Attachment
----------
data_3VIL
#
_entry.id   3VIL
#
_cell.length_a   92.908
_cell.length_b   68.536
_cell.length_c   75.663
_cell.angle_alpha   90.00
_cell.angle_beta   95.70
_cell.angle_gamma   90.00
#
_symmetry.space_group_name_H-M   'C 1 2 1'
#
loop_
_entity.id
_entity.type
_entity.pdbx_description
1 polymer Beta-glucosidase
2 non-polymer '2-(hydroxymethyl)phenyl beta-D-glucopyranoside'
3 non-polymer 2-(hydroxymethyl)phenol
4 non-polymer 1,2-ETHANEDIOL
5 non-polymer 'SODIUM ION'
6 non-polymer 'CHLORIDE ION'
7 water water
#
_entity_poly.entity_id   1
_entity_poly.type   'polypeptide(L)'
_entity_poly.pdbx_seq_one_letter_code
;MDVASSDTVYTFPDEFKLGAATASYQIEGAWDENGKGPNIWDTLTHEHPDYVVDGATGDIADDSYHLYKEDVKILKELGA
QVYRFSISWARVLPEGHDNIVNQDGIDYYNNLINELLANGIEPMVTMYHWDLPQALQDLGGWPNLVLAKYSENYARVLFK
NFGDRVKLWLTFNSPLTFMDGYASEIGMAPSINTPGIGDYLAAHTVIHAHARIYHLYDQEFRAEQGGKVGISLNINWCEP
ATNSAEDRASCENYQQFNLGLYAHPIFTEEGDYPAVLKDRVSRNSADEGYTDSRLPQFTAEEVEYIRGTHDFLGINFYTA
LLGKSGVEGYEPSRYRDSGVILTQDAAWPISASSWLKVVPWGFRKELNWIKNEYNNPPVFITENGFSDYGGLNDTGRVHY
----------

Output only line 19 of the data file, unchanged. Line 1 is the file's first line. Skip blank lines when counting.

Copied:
2 non-polymer '2-(hydroxymethyl)phenyl beta-D-glucopyranoside'